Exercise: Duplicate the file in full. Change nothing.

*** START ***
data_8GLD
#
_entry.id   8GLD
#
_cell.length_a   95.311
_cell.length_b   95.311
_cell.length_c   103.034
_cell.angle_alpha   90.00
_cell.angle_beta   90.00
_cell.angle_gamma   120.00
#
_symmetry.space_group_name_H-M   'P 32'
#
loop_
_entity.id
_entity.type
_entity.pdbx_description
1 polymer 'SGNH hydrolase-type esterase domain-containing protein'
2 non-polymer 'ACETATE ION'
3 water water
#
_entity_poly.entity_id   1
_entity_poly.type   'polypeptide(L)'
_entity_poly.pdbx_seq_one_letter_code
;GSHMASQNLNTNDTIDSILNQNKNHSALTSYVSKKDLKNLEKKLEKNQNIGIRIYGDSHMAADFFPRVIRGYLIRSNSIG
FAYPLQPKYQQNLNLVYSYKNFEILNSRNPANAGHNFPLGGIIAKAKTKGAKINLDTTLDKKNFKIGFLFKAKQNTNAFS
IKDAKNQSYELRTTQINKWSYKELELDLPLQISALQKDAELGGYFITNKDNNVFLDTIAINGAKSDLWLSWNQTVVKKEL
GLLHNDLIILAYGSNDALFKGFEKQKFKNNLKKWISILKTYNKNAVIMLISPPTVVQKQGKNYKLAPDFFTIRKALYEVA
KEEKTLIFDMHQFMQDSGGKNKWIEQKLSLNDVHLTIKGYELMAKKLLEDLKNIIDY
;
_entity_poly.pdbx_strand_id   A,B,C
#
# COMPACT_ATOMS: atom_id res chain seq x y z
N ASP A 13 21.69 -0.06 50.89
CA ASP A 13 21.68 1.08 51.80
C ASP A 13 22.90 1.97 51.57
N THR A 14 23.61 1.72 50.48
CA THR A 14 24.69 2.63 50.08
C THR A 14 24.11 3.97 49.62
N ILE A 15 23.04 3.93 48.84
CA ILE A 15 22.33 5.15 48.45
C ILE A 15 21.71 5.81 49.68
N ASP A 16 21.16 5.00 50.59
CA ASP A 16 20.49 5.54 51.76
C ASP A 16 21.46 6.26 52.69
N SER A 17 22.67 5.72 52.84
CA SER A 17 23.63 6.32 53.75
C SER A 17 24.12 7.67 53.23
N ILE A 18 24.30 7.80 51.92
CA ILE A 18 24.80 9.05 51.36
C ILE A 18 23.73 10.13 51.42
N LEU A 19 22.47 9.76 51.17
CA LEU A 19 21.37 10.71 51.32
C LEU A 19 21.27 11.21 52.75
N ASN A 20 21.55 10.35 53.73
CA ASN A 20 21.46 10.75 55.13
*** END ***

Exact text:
data_8GLD
#
_entry.id   8GLD
#
_cell.length_a   95.311
_cell.length_b   95.311
_cell.length_c   103.034
_cell.angle_alpha   90.00
_cell.angle_beta   90.00
_cell.angle_gamma   120.00
#
_symmetry.space_group_name_H-M   'P 32'
#
loop_
_entity.id
_entity.type
_entity.pdbx_description
1 polymer 'SGNH hydrolase-type esterase domain-containing protein'
2 non-polymer 'ACETATE ION'
3 water water
#
_entity_poly.entity_id   1
_entity_poly.type   'polypeptide(L)'
_entity_poly.pdbx_seq_one_letter_code
;GSHMASQNLNTNDTIDSILNQNKNHSALTSYVSKKDLKNLEKKLEKNQNIGIRIYGDSHMAADFFPRVIRGYLIRSNSIG
FAYPLQPKYQQNLNLVYSYKNFEILNSRNPANAGHNFPLGGIIAKAKTKGAKINLDTTLDKKNFKIGFLFKAKQNTNAFS
IKDAKNQSYELRTTQINKWSYKELELDLPLQISALQKDAELGGYFITNKDNNVFLDTIAINGAKSDLWLSWNQTVVKKEL
GLLHNDLIILAYGSNDALFKGFEKQKFKNNLKKWISILKTYNKNAVIMLISPPTVVQKQGKNYKLAPDFFTIRKALYEVA
KEEKTLIFDMHQFMQDSGGKNKWIEQKLSLNDVHLTIKGYELMAKKLLEDLKNIIDY
;
_entity_poly.pdbx_strand_id   A,B,C
#
# COMPACT_ATOMS: atom_id res chain seq x y z
N ASP A 13 21.69 -0.06 50.89
CA ASP A 13 21.68 1.08 51.80
C ASP A 13 22.90 1.97 51.57
N THR A 14 23.61 1.72 50.48
CA THR A 14 24.69 2.63 50.08
C THR A 14 24.11 3.97 49.62
N ILE A 15 23.04 3.93 48.84
CA ILE A 15 22.33 5.15 48.45
C ILE A 15 21.71 5.81 49.68
N ASP A 16 21.16 5.00 50.59
CA ASP A 16 20.49 5.54 51.76
C ASP A 16 21.46 6.26 52.69
N SER A 17 22.67 5.72 52.84
CA SER A 17 23.63 6.32 53.75
C SER A 17 24.12 7.67 53.23
N ILE A 18 24.30 7.80 51.92
CA ILE A 18 24.80 9.05 51.36
C ILE A 18 23.73 10.13 51.42
N LEU A 19 22.47 9.76 51.17
CA LEU A 19 21.37 10.71 51.32
C LEU A 19 21.27 11.21 52.75
N ASN A 20 21.55 10.35 53.73
CA ASN A 20 21.46 10.75 55.13